“The lecturers didn’t spoon-feed us, but they were accommodating to me and other students – they made adjustments.” Rachael now attends the institute to present information to students at special ‘wound days’. At some time in the future, Rachael, who loves learning, plans to take a postgraduate course in wound care at Monash University. Until then, the lively and amicable nurse will continue to turn out a string of happy customers whose daily comfort and general wellbeing depend in no small part on her dedication and considerable skills.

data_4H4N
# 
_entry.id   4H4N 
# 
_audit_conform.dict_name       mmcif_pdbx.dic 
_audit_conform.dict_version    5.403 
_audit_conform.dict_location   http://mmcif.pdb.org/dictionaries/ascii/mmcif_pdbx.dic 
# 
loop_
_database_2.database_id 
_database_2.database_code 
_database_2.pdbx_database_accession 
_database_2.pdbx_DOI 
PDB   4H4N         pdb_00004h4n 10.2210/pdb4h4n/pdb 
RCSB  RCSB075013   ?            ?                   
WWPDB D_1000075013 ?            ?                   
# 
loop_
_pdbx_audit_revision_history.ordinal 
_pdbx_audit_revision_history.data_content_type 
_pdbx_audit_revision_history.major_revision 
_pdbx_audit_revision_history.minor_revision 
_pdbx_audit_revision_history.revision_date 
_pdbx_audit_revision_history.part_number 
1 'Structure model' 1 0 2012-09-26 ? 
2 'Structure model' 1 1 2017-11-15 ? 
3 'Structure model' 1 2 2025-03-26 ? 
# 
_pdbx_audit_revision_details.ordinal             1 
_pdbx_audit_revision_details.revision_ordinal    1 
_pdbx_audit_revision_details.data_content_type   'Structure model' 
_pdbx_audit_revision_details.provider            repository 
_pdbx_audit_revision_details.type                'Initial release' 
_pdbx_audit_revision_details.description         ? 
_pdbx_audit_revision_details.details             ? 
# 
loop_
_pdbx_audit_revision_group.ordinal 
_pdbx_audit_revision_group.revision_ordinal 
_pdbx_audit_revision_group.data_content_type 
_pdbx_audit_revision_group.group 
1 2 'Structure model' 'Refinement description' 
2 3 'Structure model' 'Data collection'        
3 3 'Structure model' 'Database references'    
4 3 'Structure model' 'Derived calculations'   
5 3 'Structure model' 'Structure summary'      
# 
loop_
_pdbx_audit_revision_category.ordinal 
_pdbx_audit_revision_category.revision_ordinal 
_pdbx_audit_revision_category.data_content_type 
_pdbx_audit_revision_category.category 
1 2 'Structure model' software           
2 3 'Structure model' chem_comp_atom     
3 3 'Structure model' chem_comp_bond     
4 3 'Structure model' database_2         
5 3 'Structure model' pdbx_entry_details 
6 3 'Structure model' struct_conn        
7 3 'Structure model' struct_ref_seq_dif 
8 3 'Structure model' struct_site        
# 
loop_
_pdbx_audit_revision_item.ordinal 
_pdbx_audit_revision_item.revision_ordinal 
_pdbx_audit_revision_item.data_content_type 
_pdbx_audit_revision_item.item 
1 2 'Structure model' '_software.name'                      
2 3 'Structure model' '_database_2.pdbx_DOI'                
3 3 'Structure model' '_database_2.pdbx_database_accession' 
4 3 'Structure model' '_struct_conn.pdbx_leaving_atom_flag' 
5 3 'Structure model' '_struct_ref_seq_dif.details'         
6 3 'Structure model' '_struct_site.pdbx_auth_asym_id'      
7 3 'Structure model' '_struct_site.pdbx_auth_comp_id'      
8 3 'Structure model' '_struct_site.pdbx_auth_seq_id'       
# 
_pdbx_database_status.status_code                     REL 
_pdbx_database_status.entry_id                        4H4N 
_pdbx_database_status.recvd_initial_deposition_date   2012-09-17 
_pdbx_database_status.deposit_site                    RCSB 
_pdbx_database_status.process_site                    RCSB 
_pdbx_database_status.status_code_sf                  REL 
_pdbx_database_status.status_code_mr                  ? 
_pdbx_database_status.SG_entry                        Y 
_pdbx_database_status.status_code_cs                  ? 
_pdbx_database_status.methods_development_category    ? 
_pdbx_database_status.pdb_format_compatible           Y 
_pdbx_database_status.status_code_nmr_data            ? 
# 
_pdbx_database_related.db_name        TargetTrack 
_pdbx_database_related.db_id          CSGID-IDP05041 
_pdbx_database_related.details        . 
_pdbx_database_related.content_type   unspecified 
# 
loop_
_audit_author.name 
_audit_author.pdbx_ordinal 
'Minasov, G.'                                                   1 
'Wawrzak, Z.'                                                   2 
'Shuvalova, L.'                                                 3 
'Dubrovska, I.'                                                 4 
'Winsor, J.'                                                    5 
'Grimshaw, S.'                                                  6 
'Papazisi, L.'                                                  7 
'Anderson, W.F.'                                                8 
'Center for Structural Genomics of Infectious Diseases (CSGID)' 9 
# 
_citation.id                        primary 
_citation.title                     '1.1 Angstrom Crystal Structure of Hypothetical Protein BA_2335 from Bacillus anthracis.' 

World day to celebrate

On 3 December, people throughout the world celebrated the International Day of People with Disability. This day is recognised as a time to celebrate the achievements, skills and contributions of people with disability. This year’s theme was Breaking

Down the Barriers, for which people with disability shared their stories of overcoming obstacles, changing attitudes and making a difference in their communities. For more information on this event, visit http://www.idpwd.com.au/bdtb/.


Great Southern Gazette

7

WHERE ARE

THEY NOW

?

Sonja’s pipedream flows into reality